DEV Community

Cover image for Dynamically Create Objects With Plain Ruby on Rails. (No Javascript)
Thomas(Tripp) White
Thomas(Tripp) White

Posted on

Dynamically Create Objects With Plain Ruby on Rails. (No Javascript)

I just finished building out Tournament Wizard. This application is designed to help with running golf tournaments. Last year I took over the tournament chairman position at my golf course. My responsibilities are planning and running golf tournaments for the the club. I found out the hard way, running a golf tournament is stressful. The way the club had done it for years was just with old fashion pen and paper. Being a developer this drove me crazy. That lead me to the creation of Tournament Wizard!

Alt text of image

The Problem

Just to give you an idea of how my club runs tournaments. They have a signup sheet in the clubhouse. Golfers signup for the tournament and then on tournament morning, the club gives the me list and says here you go, get everyone checked in. I need a way to add teams and golfers to the application quickly. The standard way of using a form to create one object at a time would be too tedious. I needed a way I could create as many objects as I need on the same form.

Adding Multiple Objects

Rails forms are fantastic. It gives the user a lot of power to make simple forms fast and easy. Unfortunately, I need to do something with my forms that normal rails magic wouldn’t do for me. I wanted a way I could dynamically add teams to the tournament. The standard way of creating objects with rails is with FormBuilder. There are different ways to use FormBuilder but, the two main types I use on a daily basis is form_for and form_tag. Form_for uses the most rails magic. You simply tell the form what object the form is for and it takes care of the rest. The problem with form_for, for my problem, is that it creates a form for a single object. If I called the same form multiple times in my view it would just remember the input for the one object. I can’t be dynamic with form_for. That is why I had to use form_tag. Form_tag takes away some of the rails magic and gives me more control over the form. The main reason why form_tag allowed me to be dynamic is because I can state how I want my params to be stored and passed to the controller. Form_for uses rails magic and assigns it to a single object. With form_tag I can take the input from the user and store it in a custom params that contains an array of all the user input. Once its in this array, I can iterate over that array in my controller and create all the objects.

The solution

So how does all this look. Lets dive into the code.


I needed to get from the user how many objects they would like to create. I did this with a simple form that just ask for a number. On submit it takes the number and in the controller it redirects to the new action of the appropriate controller. I created a custom route for my new actions to include the number in my url. This allows me to pull that information in my new action and use it in my view.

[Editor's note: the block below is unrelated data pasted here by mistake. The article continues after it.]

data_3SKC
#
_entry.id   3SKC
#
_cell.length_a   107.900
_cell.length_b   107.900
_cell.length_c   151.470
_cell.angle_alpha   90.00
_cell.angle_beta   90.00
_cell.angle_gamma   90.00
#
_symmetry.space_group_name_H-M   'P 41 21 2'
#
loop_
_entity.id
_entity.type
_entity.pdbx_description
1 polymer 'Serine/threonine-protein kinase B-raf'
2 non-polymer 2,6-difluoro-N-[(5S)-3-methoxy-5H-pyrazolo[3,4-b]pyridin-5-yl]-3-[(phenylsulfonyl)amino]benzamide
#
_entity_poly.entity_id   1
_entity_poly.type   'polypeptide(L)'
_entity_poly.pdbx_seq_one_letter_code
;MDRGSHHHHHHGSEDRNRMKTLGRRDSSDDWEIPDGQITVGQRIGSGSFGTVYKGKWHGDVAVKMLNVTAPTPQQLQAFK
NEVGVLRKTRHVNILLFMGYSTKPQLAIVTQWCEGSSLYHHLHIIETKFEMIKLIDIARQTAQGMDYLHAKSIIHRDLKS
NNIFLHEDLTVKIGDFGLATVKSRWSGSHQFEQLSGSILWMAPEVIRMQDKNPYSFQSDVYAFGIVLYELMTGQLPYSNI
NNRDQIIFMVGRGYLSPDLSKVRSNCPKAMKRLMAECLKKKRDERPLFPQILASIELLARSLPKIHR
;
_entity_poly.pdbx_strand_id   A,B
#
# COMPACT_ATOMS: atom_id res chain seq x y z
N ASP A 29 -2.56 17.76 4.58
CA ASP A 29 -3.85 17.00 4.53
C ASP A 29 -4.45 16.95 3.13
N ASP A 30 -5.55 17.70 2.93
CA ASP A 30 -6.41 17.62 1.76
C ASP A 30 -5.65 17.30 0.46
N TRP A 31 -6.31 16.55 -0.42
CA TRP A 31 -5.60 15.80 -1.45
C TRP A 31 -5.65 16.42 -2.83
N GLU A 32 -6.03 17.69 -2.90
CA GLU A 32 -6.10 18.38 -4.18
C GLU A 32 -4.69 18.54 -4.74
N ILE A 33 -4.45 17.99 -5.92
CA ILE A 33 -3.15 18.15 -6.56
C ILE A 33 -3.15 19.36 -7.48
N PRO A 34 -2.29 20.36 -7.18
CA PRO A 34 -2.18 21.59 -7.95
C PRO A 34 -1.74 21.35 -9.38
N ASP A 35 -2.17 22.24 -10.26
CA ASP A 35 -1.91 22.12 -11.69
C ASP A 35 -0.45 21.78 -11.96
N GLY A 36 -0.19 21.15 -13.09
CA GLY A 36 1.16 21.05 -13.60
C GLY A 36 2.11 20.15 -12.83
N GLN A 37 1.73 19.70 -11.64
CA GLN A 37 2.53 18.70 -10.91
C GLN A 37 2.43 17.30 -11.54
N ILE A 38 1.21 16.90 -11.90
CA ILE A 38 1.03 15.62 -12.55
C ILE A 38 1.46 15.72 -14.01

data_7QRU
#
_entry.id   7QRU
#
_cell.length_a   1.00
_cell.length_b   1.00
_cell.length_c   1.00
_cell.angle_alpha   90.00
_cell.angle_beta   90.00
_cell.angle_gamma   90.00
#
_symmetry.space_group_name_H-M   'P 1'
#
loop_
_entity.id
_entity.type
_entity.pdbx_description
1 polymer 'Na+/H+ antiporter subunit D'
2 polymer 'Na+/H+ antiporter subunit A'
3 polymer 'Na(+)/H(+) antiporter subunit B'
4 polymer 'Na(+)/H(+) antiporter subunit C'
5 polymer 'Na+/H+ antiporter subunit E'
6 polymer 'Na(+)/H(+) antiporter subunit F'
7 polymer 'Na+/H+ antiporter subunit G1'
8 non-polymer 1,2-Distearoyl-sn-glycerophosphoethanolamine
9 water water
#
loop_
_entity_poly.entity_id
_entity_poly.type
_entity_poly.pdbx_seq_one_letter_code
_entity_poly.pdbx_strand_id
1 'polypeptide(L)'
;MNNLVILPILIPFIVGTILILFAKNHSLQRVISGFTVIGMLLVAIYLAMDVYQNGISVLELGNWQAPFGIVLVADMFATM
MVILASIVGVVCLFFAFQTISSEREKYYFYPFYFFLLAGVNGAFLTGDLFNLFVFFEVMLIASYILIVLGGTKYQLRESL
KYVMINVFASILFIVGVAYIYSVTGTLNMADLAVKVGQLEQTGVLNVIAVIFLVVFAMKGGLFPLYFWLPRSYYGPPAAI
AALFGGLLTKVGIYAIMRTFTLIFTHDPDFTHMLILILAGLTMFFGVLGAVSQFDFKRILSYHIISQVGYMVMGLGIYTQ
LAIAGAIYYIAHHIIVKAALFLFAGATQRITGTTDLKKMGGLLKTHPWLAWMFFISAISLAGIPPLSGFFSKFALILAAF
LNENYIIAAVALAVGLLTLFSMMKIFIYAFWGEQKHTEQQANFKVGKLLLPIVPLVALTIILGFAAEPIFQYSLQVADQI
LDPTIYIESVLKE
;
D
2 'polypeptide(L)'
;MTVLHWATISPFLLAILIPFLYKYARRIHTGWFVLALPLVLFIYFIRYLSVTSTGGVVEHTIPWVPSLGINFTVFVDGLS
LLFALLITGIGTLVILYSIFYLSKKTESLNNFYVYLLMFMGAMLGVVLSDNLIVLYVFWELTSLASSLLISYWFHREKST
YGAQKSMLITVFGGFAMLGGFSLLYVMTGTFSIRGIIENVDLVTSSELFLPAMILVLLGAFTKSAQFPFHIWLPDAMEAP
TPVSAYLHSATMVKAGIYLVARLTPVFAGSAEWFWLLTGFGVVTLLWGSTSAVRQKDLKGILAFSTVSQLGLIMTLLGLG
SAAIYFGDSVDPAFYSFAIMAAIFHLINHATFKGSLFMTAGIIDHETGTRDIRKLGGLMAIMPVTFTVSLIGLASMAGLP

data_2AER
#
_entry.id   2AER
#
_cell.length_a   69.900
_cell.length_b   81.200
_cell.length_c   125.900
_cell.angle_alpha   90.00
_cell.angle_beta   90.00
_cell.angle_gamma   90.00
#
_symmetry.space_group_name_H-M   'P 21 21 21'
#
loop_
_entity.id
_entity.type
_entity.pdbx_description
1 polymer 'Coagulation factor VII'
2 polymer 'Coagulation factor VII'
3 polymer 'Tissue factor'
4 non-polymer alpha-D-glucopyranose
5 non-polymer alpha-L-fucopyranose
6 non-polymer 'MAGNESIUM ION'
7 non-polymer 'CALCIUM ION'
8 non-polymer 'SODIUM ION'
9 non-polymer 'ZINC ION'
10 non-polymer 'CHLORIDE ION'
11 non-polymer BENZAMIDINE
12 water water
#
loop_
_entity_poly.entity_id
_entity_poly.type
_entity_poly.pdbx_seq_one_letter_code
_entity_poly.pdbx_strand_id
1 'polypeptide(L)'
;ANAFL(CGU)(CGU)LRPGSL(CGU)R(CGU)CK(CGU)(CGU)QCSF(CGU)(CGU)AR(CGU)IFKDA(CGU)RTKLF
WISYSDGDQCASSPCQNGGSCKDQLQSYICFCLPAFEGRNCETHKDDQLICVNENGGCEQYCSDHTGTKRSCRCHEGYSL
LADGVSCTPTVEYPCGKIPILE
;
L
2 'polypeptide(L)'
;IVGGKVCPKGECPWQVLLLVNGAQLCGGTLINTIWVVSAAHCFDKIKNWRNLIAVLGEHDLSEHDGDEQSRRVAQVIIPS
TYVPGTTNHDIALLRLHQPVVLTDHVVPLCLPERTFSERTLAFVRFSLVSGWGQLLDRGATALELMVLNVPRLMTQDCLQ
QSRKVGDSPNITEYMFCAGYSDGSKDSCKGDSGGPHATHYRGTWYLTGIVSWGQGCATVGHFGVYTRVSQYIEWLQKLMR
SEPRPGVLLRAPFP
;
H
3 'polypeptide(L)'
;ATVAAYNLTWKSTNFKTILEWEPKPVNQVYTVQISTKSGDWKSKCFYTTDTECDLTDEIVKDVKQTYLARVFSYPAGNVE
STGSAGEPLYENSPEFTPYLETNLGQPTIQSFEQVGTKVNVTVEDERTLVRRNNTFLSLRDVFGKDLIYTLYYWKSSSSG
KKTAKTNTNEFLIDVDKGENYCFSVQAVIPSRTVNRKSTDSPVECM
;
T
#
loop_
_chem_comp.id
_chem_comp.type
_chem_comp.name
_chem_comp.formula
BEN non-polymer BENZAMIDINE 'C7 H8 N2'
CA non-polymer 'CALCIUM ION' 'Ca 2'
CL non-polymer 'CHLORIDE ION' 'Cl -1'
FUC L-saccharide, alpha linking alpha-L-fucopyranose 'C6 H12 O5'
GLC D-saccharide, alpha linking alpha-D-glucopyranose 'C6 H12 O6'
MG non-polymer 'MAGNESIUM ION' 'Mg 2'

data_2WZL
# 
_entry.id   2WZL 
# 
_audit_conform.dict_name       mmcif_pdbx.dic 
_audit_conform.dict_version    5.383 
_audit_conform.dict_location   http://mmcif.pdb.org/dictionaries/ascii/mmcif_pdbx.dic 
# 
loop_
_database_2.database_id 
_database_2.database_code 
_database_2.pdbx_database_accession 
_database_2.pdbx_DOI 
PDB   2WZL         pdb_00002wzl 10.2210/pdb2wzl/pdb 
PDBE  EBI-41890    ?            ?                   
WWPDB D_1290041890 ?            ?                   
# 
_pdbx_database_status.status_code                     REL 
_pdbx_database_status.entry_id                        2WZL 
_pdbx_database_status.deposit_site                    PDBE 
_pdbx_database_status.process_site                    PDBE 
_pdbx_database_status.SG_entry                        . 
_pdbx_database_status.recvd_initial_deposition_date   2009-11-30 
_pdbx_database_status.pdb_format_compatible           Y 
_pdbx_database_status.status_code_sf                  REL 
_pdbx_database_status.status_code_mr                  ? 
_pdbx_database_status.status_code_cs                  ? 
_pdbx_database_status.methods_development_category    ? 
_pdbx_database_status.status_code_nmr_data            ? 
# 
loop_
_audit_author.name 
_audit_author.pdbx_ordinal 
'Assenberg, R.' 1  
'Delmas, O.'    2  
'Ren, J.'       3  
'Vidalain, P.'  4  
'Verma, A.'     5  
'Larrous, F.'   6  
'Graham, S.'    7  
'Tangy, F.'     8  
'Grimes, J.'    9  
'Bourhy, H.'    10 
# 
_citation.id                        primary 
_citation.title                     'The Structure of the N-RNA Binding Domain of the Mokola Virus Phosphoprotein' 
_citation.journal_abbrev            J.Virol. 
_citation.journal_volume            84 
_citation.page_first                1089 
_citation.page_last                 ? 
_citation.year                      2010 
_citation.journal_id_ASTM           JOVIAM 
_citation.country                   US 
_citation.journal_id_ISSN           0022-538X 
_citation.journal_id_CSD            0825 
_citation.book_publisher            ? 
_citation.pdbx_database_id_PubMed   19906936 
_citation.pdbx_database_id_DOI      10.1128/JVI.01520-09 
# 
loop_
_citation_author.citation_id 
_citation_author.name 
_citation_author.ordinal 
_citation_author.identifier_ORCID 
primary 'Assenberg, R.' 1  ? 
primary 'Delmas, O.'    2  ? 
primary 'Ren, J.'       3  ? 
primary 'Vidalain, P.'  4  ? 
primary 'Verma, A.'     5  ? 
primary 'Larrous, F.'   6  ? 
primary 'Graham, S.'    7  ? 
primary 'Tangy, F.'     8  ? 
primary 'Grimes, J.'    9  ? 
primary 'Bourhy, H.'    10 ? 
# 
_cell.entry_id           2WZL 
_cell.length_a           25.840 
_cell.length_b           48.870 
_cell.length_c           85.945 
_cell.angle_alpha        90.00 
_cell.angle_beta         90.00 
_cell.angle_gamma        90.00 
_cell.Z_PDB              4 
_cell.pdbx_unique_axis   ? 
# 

Alt Text
Alt Text


I created a form using form_tag and defined the type of form and where to send the information once submitted. I also created a partial. A partial is a view that you can call from within a view. Its a great way to DRY your code. I used this partial for a different reason, to be dynamic. My partial is basically the guts of my form_tag.(All the labels and input tags needed to create an object.) In my partial, I was very careful how I named the input tags. I need to make sure that no matter how many times I called on this partial it would store the inputs in groups for each object. I did this by storing the inputs from each partial as an element in an array. You can do this by making sure there are brackets in the name section on the input tags. For example in my players partial: <%=text_field_tag "player[][name]",>. The [ ] after players tells rails to store the information in an array. So if I called the partial twice the params would be and array with two elements, each element being the information from that specific partial.

Alt Text


Remember how I created a custom route for my new action. The user enters how many objects they want to create. I take the number from the custom route and assign it to a variable. In my view I just call my partial the number of times the user requested with <% @n.times do%>. Since I am just calling this on the partial the user sees multiple fields to fill out but only one submit button.

Alt Text


Once they fill out the fields and submit the form, the params is stored in an array. In my controller all I have to do now is iterate over that array and create my objects just like I would if it was a normal 'form_tag' for a single object.

Alt Text

This is a huge time saver for the user. It allows them to quickly create multiple objects. This is all done with out javascript so it is very quick to implement. I encourage anyone out there thats not comfortable with javascript but wants to dynamically create objects to try this method. It really took my application to the next level!

Top comments (0)